Class A B C D E F
Sector Private Public
Employees 1-5 6-49 50-99 100-200 >200
Years to Compliance After Regulation Enactment NA NA 3 3 3 3
4.2 Job information requirements

4.2.1 For recruitment purposes, organizations shall, upon request, provide the essential duties of vacant jobs.

Class A B C D E F
Sector Private Public
Employees 1-5 6-49 50-99 100-200 >200
Years to Compliance After Regulation Enactment 3a 3a 3a 3 3 3

a The Committee did not approve the "years to compliance after regulation enactment" noted above for Classes A, B and C for public review and invites comments on appropriate implementation timeframes for these classes.

4.2.2 For recruitment purposes, organizations shall document the essential duties of vacant jobs.

Class A B C D E F
Sector Private Public
Employees 1-5 6-49 50-99 100-200 >200
Years to Compliance After Regulation Enactment NA NA 3 3 3 3
4.3 Recruitment requirements

4.3.1 When recruiting, organizations shall provide information, including contact details, about the employment opportunity to organizations that provide employment services for persons with disabilities.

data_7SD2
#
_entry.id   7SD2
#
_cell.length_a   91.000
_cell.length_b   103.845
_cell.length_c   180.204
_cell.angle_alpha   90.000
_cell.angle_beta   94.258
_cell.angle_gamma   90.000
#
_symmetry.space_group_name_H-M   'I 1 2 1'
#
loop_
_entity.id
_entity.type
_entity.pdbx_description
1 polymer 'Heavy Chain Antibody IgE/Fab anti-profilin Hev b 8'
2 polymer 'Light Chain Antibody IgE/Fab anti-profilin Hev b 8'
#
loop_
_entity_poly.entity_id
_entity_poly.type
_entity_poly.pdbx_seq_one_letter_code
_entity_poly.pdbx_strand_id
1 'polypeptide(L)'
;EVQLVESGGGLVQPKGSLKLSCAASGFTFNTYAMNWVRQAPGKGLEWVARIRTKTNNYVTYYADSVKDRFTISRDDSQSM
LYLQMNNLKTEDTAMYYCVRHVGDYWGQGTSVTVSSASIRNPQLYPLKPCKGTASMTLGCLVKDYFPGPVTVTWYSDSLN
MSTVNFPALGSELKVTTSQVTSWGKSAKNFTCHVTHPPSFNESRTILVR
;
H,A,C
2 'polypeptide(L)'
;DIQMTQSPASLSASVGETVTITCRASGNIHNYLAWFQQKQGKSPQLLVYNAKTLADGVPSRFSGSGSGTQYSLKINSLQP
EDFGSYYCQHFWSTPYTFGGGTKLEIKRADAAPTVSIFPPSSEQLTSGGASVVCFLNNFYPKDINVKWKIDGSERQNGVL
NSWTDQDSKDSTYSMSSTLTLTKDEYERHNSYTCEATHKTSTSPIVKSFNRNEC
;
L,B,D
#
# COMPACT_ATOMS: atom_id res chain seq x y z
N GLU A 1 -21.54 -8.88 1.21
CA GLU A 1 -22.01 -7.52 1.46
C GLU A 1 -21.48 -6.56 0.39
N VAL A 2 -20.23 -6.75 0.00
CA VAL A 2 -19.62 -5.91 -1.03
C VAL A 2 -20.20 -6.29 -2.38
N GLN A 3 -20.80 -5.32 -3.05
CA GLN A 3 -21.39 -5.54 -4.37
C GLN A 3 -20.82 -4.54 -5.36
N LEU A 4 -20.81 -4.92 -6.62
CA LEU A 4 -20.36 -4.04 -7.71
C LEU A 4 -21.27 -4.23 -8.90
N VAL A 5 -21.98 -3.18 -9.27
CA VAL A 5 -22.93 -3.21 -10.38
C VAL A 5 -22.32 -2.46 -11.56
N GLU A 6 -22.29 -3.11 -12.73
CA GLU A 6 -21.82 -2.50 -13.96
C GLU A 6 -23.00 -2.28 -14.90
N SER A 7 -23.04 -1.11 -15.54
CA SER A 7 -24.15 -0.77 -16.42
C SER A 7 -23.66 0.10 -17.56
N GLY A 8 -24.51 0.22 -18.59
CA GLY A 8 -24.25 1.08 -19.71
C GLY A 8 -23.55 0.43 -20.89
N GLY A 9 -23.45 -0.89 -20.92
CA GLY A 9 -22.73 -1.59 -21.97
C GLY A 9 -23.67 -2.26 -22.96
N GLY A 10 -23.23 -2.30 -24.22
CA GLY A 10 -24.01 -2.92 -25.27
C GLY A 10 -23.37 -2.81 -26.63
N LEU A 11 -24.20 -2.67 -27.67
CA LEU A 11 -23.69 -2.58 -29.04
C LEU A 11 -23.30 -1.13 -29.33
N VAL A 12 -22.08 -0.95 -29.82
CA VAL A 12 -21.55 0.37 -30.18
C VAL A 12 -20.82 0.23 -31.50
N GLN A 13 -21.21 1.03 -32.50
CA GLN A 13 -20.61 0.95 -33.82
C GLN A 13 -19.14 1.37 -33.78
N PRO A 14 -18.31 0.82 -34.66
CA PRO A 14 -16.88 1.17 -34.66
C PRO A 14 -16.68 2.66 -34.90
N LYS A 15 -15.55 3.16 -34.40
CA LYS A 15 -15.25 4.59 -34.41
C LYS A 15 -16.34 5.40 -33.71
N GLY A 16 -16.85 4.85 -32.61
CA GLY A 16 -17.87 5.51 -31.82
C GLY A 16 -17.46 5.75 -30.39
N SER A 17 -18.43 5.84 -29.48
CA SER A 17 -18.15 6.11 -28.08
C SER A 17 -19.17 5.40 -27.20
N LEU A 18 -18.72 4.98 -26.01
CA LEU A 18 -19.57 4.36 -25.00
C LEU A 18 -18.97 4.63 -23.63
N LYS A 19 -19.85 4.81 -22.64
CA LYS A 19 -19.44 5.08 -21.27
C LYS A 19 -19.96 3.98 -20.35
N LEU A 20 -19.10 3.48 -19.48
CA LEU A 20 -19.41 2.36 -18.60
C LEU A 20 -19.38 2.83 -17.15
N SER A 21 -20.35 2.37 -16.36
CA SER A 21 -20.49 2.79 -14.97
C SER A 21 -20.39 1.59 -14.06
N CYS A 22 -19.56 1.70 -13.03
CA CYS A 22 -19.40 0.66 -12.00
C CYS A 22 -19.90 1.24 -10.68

Class A B C D E F
Sector Private Public
Employees 1-5 6-49 50-99 100-200 >200
Years to Compliance After Regulation Enactment NA 5 3 3 3 3

4.3.2 Organizations that advertise or post employment opportunities shall note in the advertisement or posting that individual accommodation shall be provided for applicants who meet required qualifications.

Class A B C D E F
Sector Private Public
Employees 1-5 6-49 50-99 100-200 >200
Years to Compliance After Regulation Enactment NA 5 3 3 3 3
4.4 Assessment and selection requirements

When assessing and selecting job applicants, organizations shall: